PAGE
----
Crowd size at extracurricular school activities will be limited to two spectators per participant through the month of August for both public and private schools, Gov. Tate Reeves announced Friday.
Reeves stressed Friday during his afternoon news conference that he believes it is important to allow students to participate in extracurricular activities, but said adequate safety precautions must be in place because of the COVID-19 pandemic.
“Sports and these other activities are instrumental in the lives of our young Mississippians,” he said in a statement. “They teach discipline and responsibility in a way that can’t be replicated. That said, we are living through a pandemic. One of my greatest concerns heading into this school season has been sports and those other events which cause the community to come out in crowds. Twenty-two players on a field is not going to overwhelm a local hospital. Two thousand people in a small school’s bleachers might.”
Reeves said the limitations will apply to all extracurriculars — not only sports — such as football and volleyball, but also band concerts and other events.
In recent weeks, the most interest has been directed at high school football. The public schools are not starting the season until Sept. 4, though, they are holding scrimmages in late August. Reeves said Friday he did not know if the same crowd limitations will be extended into September, though he said it is possible.
Reeves said he is still studying the issue of crowd size at college football games, which are not slated to start until later in September.
On Friday, Reeves also extended the current executive order until Aug. 31, requiring the wearing of masks statewide in public and the cessation of alcohol sales at bars and restaurants after 11 p.m.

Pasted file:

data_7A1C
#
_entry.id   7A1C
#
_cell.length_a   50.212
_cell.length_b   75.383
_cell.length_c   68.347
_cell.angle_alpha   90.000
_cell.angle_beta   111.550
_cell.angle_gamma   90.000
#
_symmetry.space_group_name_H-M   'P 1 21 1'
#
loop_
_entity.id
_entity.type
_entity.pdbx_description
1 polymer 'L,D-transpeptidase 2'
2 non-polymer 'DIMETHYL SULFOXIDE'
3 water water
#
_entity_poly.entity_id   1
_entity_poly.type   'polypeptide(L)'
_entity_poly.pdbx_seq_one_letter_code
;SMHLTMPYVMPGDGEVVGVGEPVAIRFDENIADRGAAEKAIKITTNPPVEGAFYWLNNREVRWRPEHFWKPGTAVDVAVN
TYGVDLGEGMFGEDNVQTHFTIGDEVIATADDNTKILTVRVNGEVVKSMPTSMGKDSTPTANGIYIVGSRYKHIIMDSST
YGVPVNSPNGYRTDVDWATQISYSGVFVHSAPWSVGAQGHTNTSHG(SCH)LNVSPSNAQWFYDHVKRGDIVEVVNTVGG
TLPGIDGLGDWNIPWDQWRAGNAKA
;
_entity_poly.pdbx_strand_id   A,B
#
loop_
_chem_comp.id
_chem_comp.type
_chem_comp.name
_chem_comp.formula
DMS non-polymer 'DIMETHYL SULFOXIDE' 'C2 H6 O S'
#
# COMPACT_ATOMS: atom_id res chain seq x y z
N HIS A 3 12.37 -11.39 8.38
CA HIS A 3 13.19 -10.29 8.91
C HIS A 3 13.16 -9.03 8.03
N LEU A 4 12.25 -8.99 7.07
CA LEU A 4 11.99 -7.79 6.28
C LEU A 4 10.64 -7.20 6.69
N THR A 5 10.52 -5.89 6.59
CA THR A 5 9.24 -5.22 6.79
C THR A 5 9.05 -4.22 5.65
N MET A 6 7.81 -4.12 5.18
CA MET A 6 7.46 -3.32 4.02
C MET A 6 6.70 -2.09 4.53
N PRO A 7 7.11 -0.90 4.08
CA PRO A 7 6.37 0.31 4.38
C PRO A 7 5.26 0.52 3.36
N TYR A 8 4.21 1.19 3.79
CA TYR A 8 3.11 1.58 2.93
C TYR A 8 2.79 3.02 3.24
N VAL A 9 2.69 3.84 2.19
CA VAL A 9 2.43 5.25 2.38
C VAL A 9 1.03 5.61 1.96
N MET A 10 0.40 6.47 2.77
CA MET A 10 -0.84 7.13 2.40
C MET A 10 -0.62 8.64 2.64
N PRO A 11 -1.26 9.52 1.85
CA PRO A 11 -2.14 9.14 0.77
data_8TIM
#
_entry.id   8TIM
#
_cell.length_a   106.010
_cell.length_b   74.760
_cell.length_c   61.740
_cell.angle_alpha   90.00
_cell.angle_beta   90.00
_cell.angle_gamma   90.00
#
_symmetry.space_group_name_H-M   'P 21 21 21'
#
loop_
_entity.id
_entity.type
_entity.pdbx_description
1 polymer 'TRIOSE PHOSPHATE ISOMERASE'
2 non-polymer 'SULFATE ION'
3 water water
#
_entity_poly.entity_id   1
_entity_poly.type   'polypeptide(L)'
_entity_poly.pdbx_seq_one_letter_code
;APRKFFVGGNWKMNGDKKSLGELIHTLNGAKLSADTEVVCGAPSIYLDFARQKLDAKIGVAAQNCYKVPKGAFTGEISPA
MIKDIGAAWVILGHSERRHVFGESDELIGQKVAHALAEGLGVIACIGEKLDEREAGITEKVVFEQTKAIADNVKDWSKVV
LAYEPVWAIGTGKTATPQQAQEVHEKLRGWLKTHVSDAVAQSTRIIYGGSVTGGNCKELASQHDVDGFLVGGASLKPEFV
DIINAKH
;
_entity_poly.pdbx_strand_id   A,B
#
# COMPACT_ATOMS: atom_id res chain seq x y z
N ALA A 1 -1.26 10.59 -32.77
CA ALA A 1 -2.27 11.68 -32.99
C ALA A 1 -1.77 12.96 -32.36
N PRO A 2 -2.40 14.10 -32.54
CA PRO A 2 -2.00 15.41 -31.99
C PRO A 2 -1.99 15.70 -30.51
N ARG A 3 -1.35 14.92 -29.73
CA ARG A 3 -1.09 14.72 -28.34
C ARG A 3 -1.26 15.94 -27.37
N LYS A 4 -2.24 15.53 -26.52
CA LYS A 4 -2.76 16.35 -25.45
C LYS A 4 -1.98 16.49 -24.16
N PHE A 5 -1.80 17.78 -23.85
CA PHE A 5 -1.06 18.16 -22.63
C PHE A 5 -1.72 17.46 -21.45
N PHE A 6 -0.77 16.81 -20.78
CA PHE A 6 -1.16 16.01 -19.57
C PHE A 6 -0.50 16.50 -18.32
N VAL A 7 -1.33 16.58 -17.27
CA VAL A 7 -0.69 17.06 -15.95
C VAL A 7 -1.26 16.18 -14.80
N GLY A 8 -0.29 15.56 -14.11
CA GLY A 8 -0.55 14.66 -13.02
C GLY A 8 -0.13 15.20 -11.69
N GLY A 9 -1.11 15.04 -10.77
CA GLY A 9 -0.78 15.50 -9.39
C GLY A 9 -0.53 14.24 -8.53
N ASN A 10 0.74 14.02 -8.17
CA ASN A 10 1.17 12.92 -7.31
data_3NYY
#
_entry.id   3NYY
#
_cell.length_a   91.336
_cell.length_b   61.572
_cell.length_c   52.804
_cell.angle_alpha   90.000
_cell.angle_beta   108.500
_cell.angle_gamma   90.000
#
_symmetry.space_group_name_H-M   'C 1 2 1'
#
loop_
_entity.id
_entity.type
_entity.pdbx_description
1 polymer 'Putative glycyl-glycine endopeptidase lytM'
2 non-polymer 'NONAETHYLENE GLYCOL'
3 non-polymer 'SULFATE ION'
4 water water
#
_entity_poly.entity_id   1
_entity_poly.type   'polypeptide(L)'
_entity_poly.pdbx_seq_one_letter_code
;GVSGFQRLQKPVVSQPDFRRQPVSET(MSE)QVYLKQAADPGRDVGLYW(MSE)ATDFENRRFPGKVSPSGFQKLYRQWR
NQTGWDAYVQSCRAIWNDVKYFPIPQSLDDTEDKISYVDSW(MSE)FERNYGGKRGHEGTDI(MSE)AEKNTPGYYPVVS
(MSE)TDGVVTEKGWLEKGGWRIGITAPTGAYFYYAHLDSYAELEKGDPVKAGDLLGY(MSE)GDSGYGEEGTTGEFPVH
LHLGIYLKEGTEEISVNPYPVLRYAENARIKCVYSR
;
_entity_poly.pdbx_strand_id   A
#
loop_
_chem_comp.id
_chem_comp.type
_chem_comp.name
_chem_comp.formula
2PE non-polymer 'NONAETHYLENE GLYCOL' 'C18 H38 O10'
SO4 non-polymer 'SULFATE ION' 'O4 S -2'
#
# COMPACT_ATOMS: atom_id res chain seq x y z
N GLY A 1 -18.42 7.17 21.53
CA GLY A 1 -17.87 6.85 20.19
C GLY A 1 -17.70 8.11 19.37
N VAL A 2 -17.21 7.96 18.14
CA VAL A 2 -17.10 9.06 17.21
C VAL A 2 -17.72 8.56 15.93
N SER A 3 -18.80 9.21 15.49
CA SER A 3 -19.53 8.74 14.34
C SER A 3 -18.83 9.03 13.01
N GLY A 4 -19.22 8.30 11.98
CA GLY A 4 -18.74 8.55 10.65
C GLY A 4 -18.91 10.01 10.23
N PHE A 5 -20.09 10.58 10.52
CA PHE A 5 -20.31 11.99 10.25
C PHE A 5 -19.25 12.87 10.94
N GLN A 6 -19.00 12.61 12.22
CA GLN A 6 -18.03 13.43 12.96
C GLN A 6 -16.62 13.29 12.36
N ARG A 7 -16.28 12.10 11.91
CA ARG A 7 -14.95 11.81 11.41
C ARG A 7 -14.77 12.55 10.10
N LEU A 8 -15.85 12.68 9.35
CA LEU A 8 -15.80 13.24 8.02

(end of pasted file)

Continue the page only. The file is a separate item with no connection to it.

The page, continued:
The current order also limits social gatherings to 10 people indoors and 20 people outdoors.
“Our numbers are improving,” Reeves said Friday. He said the seven-day average of new coronavirus cases has declined from 1,358 three weeks ago to less than 800 per day for the most recent seven days.
State Health Officer Thomas Dobbs said the number of hospitalizations on average also has decreased, though there are currently 11 hospitals in the state with no intensive care beds available. Though the state has reported lower numbers of daily cases this week, Mississippi’s positivity rate remains one of the highest in the nation.
Dobbs said there are 38 counties in the state with schools where teachers and students have tested positive for COVID-19. He said 109 teachers and 69 students have tested positive. Currently more than 600 students and teachers are in quarantine because of possible exposure to the coronavirus.
“Most students are not catching it at school,” Dobbs said. Instead it is likely the coronavirus is being transmitted to students and faculty in the community and then being brought into schools, he said.
Reeves said at some point, most likely, cases will be reported at schools in all 82 counties.
Earlier, Reeves delayed the start of school for seventh grade and up for schools in eight counties with a high number of cases. That delay will end Monday.
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